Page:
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Many factors should be considered when negotiating a union contract. Negotiating parties on both the management and the union side should have a working knowledge of the business and the bottom line. Consideration should be given to the state of the economy during negotiations and pending legislation that could affect potential wins for each side. An example of such negotiations is the proposed tax on “Cadillac” benefits packages, which are common negotiation tools in union contracts. In tough economic times, unions often negotiate for higher benefit packages when wage increases are at a standstill. Grievance procedures, wage compensation, benefits, health and safety, and hours worked should all be part of the negotiations.
Involve workers from every level in the initial negotiation processes. Meetings with workers before negotiations will ensure that negotiators have a strong understanding of what workers see as the most important inclusions in the contract. The entire premise of a union is that workers are given a say in how the business is run. If you deny that right, you will lose support for the union and may eventually encounter a movement to decertify the union in place.
Address wage issues. Union contracts are generally two years long, though sometimes longer. You will want to include at minimum a cost-of-living increase. If your company is experiencing tough economic times, consider asking the company for revenue sharing. Workers can be paid bonuses for meeting production goals. Remember that in order for everyone to make money, the company must meet its bottom line, as well. Many plants and organizations have closed due to low productivity.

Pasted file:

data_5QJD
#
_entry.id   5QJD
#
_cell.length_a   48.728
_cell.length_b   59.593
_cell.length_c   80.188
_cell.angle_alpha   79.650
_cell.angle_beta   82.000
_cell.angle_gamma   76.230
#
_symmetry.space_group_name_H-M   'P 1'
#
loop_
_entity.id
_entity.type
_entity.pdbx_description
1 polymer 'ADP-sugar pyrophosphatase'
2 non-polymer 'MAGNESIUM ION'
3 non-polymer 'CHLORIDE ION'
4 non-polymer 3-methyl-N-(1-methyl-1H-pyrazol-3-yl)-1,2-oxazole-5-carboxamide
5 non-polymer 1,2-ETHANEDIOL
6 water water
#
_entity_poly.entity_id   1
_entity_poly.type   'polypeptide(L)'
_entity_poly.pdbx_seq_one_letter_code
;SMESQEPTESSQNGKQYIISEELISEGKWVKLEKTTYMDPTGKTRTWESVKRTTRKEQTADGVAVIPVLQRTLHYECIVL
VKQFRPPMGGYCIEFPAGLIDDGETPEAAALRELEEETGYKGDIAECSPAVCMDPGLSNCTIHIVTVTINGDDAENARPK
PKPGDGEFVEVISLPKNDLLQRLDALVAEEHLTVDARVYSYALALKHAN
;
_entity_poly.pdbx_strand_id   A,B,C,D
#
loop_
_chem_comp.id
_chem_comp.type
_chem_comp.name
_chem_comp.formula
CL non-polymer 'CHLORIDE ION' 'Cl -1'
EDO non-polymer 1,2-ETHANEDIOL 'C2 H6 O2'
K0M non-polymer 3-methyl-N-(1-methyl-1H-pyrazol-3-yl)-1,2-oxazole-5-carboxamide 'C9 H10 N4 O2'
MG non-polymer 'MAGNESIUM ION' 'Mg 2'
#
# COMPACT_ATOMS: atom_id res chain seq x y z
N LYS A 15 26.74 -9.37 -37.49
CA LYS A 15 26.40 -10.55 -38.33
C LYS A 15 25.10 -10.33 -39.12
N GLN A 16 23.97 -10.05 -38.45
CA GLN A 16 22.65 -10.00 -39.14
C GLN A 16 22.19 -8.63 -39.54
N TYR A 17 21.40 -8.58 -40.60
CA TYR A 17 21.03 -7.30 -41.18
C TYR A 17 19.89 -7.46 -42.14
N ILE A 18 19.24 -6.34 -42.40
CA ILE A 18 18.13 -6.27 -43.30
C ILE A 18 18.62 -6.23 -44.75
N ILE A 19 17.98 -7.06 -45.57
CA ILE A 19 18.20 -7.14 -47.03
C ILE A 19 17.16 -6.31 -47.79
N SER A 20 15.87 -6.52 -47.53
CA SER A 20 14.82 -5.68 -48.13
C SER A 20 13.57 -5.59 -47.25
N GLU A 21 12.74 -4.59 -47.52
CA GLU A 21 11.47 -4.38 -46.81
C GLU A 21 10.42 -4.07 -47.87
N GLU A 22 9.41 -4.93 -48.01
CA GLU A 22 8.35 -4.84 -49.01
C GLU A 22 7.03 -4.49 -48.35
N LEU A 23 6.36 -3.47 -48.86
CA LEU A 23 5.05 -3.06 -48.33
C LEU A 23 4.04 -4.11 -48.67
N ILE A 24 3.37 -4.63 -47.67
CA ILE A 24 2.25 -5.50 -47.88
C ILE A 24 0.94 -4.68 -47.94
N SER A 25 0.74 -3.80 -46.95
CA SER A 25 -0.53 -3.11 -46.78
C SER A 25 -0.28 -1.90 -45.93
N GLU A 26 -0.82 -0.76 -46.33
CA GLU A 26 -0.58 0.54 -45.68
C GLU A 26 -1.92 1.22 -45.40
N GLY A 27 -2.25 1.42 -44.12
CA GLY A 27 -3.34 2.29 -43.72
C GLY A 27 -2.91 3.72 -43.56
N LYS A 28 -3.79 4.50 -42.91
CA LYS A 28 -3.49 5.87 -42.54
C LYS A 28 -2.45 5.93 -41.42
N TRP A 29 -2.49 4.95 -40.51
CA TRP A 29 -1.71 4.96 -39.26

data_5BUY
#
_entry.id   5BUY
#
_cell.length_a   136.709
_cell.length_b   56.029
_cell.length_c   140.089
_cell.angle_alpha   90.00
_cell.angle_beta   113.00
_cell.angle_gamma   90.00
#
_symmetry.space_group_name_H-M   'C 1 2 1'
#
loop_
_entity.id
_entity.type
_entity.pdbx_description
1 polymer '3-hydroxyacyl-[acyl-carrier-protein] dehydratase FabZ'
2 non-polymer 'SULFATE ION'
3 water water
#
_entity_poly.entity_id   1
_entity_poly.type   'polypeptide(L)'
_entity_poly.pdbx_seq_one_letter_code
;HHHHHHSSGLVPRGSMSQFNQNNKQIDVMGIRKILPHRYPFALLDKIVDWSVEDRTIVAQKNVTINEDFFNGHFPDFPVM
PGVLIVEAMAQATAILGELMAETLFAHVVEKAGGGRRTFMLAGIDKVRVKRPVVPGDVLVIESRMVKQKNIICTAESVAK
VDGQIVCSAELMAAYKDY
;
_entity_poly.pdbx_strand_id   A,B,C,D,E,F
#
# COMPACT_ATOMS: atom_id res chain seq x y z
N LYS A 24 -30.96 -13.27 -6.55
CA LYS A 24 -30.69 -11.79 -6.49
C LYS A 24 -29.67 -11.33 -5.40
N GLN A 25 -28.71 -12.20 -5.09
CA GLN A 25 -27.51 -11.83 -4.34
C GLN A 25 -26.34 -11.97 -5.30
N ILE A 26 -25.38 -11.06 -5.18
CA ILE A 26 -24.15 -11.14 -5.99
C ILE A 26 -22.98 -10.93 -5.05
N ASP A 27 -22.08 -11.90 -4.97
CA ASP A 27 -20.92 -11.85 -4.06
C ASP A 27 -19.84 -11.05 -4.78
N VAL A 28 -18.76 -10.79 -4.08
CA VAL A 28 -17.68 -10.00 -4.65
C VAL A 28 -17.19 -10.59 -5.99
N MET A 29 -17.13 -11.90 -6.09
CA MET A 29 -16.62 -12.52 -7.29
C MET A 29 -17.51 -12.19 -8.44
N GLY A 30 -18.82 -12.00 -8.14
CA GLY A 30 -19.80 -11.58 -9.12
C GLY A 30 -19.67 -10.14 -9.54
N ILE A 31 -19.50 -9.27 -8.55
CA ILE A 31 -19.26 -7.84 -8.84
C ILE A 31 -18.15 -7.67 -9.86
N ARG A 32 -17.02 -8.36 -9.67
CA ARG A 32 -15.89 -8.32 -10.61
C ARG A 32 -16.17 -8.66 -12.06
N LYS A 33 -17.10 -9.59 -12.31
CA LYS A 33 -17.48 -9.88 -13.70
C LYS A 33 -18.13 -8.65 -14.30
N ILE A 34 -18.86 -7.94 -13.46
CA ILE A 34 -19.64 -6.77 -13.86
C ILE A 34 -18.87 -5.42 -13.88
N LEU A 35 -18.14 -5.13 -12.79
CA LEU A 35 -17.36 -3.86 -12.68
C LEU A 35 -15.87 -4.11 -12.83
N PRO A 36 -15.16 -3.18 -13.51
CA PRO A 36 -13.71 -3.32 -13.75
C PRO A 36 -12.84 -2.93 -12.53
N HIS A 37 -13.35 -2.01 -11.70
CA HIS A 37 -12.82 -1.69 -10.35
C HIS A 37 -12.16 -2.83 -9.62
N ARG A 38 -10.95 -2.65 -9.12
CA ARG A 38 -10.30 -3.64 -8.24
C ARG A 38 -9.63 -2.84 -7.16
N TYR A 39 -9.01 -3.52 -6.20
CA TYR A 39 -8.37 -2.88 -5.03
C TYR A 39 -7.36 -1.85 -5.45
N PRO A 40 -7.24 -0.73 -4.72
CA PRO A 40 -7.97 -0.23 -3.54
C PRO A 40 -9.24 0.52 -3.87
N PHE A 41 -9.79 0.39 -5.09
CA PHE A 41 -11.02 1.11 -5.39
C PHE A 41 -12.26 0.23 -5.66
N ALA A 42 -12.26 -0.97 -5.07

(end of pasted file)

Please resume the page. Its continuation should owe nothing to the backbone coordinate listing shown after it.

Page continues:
Address benefits issues. Most employees experience increases in premiums on an annual basis. If you can't negotiate for better benefits, perhaps it is possible to negotiate for a freeze on premium increases. Other less talked about benefits include the sick-day banks that ensure no one runs out of sick days in times of need.Those types of benefits are virtually cost free and can help all employees.
Address health and safety issues. OSHA was developed to protect workers from harm, but even with OSHA's help, health and safety issues can still exist. General rules like allowing employees to work 16 hours per day may be OK for some industries, but dangerous for others.
Address hours of work. Employees have real "quality of life" issues when work hours change continually, mandatory overtime is either put in place or taken away, and shifts are changed. The negotiation process needs to end with a clear understanding of the expectations of working hours for all employees.
Companies that aren't making money can't increase wages or benefits. If your workers aren't productive (sometimes called production "slowdown"), chances are that the company eventually will close your facility or move production overseas.
Use your communication skills. Enter negotiations with respect for all parties involved. Don't get lost in the negotiations and forget who you are representing. Meet with workers whenever possible to discuss potential options for the contract.
As an educator, television producer and public relations/human resources professional, Mary Tucker-McLaughlin's work has been broadcast on radio and television with affiliates in the Midwest and the South since 1992. Her work has also been published in the "St. Louis Suburban Journals." Tucker-McLaughlin is an assistant professor in eastern North Carolina with a Ph.D. in mass communications from the University of South Carolina.
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